When my mom moved in with us, I didn't need her friends or mine to recognize my selflessness and sacrifice. Well, maybe I did just a little, but mostly I wanted that acknowledgement from her. I'm not sure I realized it at the time, but what I needed, longed for even, was a deeper level of connection with my mother, a closeness that we'd carry through the last decade or two of her life.
Trouble is, my mom doesn't remember living with us after her first shoulder surgery. Or the second. No memory whatsoever of a six-month convalescence in our home! And she was so blasé about it!
"Huh," she uttered blandly when I told her. "I guess I don't remember that."
When this stunning revelation came to light I was disheartened. For both of us, but mostly for myself since I craved that elusive, intimate bond as well as (okay, I admit it) credit for my good deeds. Besides, the literature says adult children of alcoholics constantly seek approval and affirmation. Naturally, as a teen, when I didn't get that affirmation, I rebelled. My mini mutinies led my mother to say on numerous occasions that one of her greatest accomplishments was getting me through high school without my father killing me.
Who knew that nearly 30 years later, I'd be struggling to get my own depressed and anxious 16-year-old through high school? So I was less than thrilled when, midway through my daughter's junior year, my mom landed in our home once again to recuperate from surgery and a long hospital stint -- for the third time in two years, to be exact. That's when I realized that Mom's recollection of her two prior stints with us was zilch. Nada. Completely blank.
No gold stars for me. No checkmarks in the dutiful daughter column. No heart-to-hearts. What the ... ? This wasn't fair at all.
"Mood and memory," the doctor says, "are what we're most concerned with in dementia."
Well, I want to tell him, she's lost her memory and I'm in a bad mood.
The thing is, my mom is a good woman. She's not overly demanding or mean-spirited or critical, the way some mothers are. Her dementia didn't trigger a massive personality change and turn her into a nasty old bitty. She's still my mom... only less. Or more, depending on how you look at it. Never what you'd call the life of the party, Mom is more withdrawn now and certainly more dependent than she ever imagined she'd be. While in our home, she went to bed early and slept late. She parked herself in front of the TV (at maximum volume), a bump on a log, watching "Law & Order" reruns and the saccharine du jour of women's television. Every hour or so, she'd shuffle to the kitchen and graze on whatever sweets were available. She hated -- maybe even resented -- having to rely on me for bathing, meals, doctor visits and hair appointments. She didn't like to ask for help, so it would come out something like, "Do you think maybe you could work it into your busy schedule to...," which infuriated me no end.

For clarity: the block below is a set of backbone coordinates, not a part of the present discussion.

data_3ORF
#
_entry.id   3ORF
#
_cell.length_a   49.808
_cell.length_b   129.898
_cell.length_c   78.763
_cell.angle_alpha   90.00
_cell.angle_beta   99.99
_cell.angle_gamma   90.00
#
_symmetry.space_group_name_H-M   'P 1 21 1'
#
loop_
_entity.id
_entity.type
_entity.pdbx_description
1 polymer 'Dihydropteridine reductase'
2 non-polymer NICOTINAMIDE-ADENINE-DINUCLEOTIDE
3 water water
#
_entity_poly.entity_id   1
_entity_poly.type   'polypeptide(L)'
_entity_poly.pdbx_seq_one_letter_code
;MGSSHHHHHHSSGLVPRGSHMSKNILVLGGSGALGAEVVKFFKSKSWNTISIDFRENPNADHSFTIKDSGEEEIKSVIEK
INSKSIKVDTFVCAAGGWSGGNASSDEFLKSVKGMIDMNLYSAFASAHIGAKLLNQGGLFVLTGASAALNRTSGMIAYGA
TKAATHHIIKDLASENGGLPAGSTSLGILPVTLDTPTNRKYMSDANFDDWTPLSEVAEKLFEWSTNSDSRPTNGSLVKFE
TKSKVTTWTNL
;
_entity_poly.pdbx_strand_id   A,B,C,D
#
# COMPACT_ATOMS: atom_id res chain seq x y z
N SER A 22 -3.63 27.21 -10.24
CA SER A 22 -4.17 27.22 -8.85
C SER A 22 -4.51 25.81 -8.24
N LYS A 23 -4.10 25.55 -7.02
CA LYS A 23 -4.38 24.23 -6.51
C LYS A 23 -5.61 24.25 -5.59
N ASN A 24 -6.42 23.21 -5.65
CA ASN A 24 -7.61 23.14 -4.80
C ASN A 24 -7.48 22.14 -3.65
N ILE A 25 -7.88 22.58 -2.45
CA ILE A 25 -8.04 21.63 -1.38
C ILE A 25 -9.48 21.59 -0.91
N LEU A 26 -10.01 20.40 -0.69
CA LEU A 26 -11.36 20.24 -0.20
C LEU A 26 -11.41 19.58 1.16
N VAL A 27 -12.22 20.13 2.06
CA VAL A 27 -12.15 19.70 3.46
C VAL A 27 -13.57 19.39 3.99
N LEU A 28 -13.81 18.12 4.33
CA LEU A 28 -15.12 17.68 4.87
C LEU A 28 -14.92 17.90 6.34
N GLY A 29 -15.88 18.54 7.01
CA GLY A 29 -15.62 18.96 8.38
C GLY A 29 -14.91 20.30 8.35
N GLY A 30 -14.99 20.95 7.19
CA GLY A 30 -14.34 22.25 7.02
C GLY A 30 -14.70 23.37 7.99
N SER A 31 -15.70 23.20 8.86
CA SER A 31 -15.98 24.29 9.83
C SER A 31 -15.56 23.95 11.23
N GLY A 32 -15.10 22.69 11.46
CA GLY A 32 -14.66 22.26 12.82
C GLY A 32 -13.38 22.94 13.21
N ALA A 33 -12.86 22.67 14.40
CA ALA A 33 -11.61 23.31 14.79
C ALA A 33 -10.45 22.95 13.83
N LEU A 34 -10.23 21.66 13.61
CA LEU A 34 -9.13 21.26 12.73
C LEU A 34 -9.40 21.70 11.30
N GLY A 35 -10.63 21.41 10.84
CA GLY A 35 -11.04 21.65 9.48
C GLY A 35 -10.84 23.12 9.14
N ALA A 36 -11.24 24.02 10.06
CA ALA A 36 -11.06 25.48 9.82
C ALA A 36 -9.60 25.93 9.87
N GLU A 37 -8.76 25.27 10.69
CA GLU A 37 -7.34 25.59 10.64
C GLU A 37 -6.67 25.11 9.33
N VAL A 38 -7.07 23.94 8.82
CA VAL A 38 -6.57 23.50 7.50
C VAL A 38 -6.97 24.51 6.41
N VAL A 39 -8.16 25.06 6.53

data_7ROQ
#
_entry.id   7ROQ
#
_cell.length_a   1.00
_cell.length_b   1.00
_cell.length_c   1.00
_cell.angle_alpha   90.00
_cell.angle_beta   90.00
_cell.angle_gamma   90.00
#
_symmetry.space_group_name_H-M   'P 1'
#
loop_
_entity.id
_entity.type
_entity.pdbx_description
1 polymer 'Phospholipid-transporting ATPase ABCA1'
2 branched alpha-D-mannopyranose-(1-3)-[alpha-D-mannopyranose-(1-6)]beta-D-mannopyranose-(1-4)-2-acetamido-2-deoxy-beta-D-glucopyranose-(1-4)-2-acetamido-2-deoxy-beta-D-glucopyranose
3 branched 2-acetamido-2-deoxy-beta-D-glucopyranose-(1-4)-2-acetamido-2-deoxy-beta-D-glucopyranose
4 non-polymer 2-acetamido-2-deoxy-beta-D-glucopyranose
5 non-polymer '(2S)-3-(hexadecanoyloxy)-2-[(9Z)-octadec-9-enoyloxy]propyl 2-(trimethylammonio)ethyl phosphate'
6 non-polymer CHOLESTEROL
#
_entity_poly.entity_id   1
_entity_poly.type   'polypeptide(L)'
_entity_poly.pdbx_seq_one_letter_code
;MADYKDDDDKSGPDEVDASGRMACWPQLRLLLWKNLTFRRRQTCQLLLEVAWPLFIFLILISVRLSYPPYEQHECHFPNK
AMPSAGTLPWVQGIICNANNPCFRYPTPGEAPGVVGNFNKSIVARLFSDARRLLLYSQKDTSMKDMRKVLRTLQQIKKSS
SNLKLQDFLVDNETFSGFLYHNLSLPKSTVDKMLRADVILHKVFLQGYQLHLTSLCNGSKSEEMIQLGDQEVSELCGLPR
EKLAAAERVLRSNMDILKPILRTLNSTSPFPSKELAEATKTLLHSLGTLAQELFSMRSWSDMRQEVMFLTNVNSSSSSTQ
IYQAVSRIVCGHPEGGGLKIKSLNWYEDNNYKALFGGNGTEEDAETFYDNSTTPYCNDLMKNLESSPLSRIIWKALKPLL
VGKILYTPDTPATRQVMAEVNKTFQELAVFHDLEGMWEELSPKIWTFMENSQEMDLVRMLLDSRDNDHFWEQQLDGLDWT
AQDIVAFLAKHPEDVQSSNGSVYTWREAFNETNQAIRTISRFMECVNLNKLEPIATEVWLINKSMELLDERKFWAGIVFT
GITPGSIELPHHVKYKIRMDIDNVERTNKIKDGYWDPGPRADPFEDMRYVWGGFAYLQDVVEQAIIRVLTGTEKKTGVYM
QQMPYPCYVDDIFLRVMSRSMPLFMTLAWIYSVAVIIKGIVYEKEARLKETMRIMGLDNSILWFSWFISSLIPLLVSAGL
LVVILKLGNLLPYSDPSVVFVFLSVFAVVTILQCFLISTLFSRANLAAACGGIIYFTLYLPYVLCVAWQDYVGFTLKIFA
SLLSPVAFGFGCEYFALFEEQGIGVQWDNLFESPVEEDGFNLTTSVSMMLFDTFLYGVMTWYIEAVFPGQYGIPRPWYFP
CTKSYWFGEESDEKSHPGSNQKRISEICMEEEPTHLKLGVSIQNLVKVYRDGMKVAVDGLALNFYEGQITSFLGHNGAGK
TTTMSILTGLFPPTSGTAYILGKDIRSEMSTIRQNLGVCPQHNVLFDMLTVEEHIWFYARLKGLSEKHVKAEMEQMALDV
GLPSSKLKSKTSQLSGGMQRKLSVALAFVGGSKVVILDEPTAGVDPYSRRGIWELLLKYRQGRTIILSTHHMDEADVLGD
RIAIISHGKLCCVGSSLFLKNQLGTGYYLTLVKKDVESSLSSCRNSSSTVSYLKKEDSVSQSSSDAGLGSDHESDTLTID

Truth is, I was furious about all of it -- my mother's incapacity, my daughter's teenage angst -- and the fact that I couldn't fix any of it. I am the oldest child, after all -- the hero, the one who tries to fix everything. And it really irked me that my daughter and mother had virtually no relationship. Never had. No lunch dates and shopping, no cookie baking or Nutcracker matinees... just nothing. Of course, I wanted to fix that, too, until my therapist assured me it wasn't my job. But it didn't stop me from stewing about it.
I had a different vision. I fantasized about my mother, my daughter and I -- three generations of women -- gathered in front of the fireplace, sipping tea, dishing on "Grey's Anatomy" and reminiscing about my mom's hot orthopedic surgeon, a warm, fuzzy scene from one of her Hallmark movies. But my mother didn't remember McDreamy 2.0 or either of her damn shoulder surgeries, let alone the night she fell while taking out the trash -- the event that launched this season of our lives. Heck, she couldn't remember how to use her cell phone or wear her $4,000 hearing aids. One night, while eating Chinese food, I asked if she wanted soy sauce and she replied, "Do I like the White Sox?"
TV became the one constant in her life, so you can imagine she was baffled one morning when her favorite channels had vanished. Turns out our daughter had hacked into the cable box and put the "parental block" on Lifetime, Hallmark and TNT. A little passive aggressive? Sure. A comment on her grandmother's viewing habits? Perhaps. But more likely, a statement on the whole consuming, exhausting ordeal of having my mother in our home. It felt like a rare moment of solidarity between my daughter and me. I fixed the cable. "Law & Order" was restored and for one of the few times that winter, I laughed. And I didn't tell my mother. She wouldn't have remembered anyway.
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